If there's a baby in your care who simply can’t bear tummy time, then read on. Although we all know it’s an important part of supporting development, the truth is that lots of babies just don’t want anything to do with being on their tummy.

Why is tummy time such a big issue?

We really don’t know why some babies don’t like being on their tummy.

But it could be because:
  1. Young babies don’t have good head control until they’re a couple of months old. Lying on their tummy may be genuinely uncomfortable for a baby who doesn’t have the muscle strength to move into another position.
  2. It’s common for babies to “face plant” onto the floor when they don’t have enough head control to keep their head upright. Try doing this once or twice yourself and you’ll understand why it’s not something you’ll want to repeat!
  3. When lying on their tummy, babies can’t see much. Little people are hard wired to seek stimulation and if the only thing they can see is the mat they’re lying on, then boredom may be an issue.
Why is tummy time such a “thing”

In years gone by most babies slept on their tummy. Even in maternity hospitals, the recommendation from health professionals was to settle babies on their front with their head to one side. But research into Sudden Infant Death Syndrome, now known by its correct title of Sudden Unexplained Death in Infancy (SUDI), has formed some very clear recommendations about safe sleeping positions. Tummy sleeping is a risk factor for SUDI and back sleeping has been proven to be the safest sleeping position for young babies.

When babies slept on their tummy they had enough exposure to tummy time and didn’t need as much opportunity to practice – they were getting it anyway. But back sleeping recommendations have meant that babies don’t get as much time overall on their tummy.

Can I just forget about tummy time?

For the sake of peace you’re probably tempted to, but evidence has shown that it’s worth persevering. The benefits of tummy time are so clear that even though a baby may protest, it’s still worth encouraging them.

Babies will build their upper body strength through lots of practice being on their front. Keep tummy time to short sessions while they are still learning what it’s all about. Don’t expect them to lie on the floor and be happy for long periods of time. In the early stages, just a couple of minutes at a time is enough.

Just remember

With time and practice a baby’s tolerance for being on their tummy will increase. They’ll become stronger and more able to control their body movements. Like any form of exercise, practice makes perfect.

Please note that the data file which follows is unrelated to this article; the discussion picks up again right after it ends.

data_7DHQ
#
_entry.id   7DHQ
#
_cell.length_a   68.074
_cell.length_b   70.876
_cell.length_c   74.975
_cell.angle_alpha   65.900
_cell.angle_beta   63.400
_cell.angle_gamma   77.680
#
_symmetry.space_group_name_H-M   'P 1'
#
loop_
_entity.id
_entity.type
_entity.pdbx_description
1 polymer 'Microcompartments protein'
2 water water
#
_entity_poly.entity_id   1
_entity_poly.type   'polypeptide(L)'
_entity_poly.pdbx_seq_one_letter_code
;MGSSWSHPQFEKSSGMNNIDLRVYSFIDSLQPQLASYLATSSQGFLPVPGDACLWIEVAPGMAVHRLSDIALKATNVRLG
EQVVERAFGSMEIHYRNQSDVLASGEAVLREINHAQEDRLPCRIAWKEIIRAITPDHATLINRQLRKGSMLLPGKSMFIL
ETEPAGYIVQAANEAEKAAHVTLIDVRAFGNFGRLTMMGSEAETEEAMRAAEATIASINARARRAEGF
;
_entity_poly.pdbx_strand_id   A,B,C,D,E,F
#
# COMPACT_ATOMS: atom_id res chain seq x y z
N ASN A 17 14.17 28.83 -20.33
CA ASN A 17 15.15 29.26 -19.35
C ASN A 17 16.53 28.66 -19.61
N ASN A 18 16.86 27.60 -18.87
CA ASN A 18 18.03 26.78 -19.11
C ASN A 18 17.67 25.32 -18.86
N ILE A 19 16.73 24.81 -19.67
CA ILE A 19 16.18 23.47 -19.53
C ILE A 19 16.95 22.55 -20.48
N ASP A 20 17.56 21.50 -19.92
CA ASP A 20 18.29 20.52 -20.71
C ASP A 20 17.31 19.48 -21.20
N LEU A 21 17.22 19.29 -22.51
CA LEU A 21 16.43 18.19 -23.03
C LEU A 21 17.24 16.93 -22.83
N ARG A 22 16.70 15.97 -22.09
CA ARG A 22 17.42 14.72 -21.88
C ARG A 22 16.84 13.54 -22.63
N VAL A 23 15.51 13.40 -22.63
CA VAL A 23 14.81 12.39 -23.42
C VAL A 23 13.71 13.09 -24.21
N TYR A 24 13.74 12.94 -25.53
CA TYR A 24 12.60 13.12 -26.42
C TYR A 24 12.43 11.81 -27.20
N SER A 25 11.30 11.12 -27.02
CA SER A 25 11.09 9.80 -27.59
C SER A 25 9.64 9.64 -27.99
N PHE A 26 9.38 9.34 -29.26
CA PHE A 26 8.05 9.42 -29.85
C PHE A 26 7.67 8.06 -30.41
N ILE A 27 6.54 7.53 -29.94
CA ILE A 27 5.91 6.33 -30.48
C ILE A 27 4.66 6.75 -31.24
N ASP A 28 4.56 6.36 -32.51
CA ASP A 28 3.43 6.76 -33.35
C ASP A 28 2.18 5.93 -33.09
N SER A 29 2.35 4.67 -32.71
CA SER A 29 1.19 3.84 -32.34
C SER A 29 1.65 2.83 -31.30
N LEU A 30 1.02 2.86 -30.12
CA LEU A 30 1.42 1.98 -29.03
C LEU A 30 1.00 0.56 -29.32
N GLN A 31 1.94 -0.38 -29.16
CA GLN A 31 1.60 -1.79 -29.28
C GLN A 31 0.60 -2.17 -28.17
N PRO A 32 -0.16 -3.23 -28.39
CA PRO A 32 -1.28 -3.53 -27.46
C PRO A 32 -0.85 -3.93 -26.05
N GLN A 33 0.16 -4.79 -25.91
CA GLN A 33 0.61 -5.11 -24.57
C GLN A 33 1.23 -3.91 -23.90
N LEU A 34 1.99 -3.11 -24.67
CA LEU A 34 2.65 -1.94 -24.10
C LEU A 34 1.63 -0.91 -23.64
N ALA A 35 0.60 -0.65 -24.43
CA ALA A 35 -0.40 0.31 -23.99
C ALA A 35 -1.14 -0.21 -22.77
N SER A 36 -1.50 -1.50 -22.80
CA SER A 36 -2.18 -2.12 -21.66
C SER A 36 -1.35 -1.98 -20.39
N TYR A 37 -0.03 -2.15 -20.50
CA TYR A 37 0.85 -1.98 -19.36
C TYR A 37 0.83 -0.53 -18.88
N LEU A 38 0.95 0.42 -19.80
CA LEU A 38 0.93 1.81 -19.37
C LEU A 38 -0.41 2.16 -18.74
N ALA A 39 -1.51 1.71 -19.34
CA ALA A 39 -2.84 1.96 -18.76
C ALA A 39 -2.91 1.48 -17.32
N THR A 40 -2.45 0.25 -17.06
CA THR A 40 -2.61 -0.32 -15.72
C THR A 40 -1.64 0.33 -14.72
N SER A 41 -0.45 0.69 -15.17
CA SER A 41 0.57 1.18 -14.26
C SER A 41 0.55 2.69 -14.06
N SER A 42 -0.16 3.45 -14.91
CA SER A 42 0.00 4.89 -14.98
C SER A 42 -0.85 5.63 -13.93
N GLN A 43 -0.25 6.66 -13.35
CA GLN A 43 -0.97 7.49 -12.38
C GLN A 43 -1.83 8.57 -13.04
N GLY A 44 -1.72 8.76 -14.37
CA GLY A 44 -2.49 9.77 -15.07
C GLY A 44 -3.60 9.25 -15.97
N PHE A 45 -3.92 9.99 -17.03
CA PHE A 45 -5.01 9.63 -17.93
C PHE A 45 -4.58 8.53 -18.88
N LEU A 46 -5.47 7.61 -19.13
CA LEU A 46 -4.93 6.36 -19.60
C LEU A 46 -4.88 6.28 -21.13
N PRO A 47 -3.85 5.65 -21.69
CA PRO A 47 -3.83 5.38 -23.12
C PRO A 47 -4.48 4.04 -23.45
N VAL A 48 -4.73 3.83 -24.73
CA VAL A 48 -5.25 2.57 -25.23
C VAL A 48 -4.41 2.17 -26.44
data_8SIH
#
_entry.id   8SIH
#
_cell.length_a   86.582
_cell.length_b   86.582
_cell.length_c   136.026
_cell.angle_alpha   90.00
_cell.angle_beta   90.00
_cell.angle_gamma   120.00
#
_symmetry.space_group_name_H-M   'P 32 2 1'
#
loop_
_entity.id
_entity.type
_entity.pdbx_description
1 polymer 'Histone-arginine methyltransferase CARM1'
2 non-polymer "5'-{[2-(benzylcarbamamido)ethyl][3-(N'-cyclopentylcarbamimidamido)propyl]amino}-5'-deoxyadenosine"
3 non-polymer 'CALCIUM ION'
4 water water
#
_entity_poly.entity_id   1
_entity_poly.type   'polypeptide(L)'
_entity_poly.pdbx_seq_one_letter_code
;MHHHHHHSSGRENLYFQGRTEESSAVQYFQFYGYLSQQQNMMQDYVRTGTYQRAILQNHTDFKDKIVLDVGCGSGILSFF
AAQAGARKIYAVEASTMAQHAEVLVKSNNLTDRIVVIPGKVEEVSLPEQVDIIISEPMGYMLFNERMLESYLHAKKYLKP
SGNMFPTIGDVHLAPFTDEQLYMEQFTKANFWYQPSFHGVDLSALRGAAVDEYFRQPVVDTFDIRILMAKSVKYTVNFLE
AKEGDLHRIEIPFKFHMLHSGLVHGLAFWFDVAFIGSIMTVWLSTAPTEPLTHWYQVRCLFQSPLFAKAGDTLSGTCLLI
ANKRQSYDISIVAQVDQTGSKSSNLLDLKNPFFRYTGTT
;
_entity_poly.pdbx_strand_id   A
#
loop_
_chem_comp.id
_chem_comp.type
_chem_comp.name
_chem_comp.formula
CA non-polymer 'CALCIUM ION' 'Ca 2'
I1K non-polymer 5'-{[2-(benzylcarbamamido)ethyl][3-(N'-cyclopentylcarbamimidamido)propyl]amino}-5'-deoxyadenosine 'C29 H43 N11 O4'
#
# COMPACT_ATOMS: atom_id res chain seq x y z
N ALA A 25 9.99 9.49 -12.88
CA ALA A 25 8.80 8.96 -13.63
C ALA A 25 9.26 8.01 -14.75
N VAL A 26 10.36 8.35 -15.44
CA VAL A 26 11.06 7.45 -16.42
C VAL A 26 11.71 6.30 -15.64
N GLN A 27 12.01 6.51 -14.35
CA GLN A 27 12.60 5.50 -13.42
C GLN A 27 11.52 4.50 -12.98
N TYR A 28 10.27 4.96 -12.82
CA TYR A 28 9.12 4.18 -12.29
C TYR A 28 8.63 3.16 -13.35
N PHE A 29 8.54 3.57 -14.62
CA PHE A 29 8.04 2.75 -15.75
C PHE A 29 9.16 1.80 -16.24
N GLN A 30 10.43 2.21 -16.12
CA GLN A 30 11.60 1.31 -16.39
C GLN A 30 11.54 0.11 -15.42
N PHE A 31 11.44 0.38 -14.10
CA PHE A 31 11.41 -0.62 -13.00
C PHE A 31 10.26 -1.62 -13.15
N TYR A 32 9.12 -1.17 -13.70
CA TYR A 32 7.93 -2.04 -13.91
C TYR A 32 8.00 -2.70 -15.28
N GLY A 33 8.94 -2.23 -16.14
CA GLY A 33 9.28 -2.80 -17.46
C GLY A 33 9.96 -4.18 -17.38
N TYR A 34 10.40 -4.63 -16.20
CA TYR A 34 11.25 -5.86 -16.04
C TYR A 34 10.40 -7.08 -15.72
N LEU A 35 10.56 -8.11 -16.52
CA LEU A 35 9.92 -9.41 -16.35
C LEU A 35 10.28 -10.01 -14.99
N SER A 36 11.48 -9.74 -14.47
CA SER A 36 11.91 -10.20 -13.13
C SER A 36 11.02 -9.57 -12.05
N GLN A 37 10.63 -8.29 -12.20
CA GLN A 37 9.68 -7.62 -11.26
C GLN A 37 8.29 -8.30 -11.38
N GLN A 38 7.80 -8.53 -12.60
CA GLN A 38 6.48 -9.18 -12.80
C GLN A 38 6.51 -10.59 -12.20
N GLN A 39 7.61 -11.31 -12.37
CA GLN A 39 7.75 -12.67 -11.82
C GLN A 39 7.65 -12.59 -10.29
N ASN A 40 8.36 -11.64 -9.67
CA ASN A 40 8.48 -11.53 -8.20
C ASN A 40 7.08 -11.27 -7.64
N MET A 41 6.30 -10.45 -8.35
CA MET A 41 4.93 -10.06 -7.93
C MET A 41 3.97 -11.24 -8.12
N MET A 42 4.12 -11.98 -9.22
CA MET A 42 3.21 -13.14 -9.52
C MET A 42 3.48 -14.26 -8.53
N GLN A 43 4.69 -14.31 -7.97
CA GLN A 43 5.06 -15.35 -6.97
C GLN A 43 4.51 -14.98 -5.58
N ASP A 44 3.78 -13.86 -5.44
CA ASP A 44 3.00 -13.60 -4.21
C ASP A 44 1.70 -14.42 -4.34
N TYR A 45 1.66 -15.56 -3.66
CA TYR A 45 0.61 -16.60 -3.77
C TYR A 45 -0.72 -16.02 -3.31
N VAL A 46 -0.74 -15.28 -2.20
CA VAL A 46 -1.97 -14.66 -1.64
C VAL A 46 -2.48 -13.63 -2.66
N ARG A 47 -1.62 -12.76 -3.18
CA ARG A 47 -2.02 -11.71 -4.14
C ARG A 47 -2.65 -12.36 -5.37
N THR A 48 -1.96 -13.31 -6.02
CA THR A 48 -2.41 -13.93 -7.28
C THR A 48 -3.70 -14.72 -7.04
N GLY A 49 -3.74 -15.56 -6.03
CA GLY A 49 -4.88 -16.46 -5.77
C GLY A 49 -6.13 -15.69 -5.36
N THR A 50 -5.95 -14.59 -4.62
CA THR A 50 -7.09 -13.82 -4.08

Does it really matter if a baby doesn’t have tummy time?

Babies who mostly lie on their back can develop a flat head - the official name for this is positional plagiocephaly. Because a baby’s skull bones are soft, the weight and pressure of their head on the same areas can cause flattening. Plagiocephaly doesn’t affect brain growth or development but it can be unsightly and limit a baby’s head movements because they tend to “default” to the same position every time they are placed on their back.

Plagiocephaly can also lead to a shortening of a baby’s neck muscles on one side because of limited side to side head movement.

How much tummy time do babies REALLY need?

From birth, babies benefit from having some tummy time every day. When they are awake and being supervised is ideal. Experiment with different times of the day to see what a baby prefers. Try to avoid periods when they are hungry, tired or cranky. Ideally, tummy time is fun.

Top tips for tummy time success
  • Be sensitive to a baby’s cues when they’re having tummy time. They’ll let you know when they want to be picked up, or are happy to keep going.
  • Feel confident that you’re doing the right thing. Although a baby may seem to know what they want, you know what they need and tummy time is a good habit.
  • Offer a baby tummy time after their bath when they’re lying on a towel or change mat.
  • The early morning is often a good time for babies to be at their most alert and happy.
  • Give the baby a back and head massage when they’re having tummy time.
  • Talk gently to the baby when they’re on their tummy so they feel safe and secure.
  • Place some bright toys around so the baby can focus on them.
  • Hold the baby so they’re lying across your lap. Keep at least one hand on them so they’re safe.
  • Make sure the baby is dressed in comfortable clothing so their movements aren’t restricted.
  • Position a pillow on the floor so the baby can lie semi-upright. Then they won’t have to lift their head so high to look outwards.
  • Lie on the floor on your own tummy and place your baby in front of you. If they can see your face they’ll feel more secure.
  • Hold the baby so they’re facing outwards. This will help to build their upper body strength, head control and will prevent pressure on their head.
  • Don’t leave a baby lying in their pram for too long. If they’re too young to roll over and reposition themselves they’re likely to become uncomfortable.
References

http://raisingchildren.net.au/articles/sudden_unexpected_death_in_infancy_(sudi),_sids_and_fatal_sleep_accidents.html

http://www.rch.org.au/kidsinfo/fact_sheets/plagiocephaly_misshapen_head

https://rednose.com.au

This article was written for Sleep Smart by Jane Barry, midwife and child health nurse.

For more information on Babies and Sleep, please refer to our Guide to Settlings Infants course. This course also comes as part of our convenient 3-course Infant Bundle.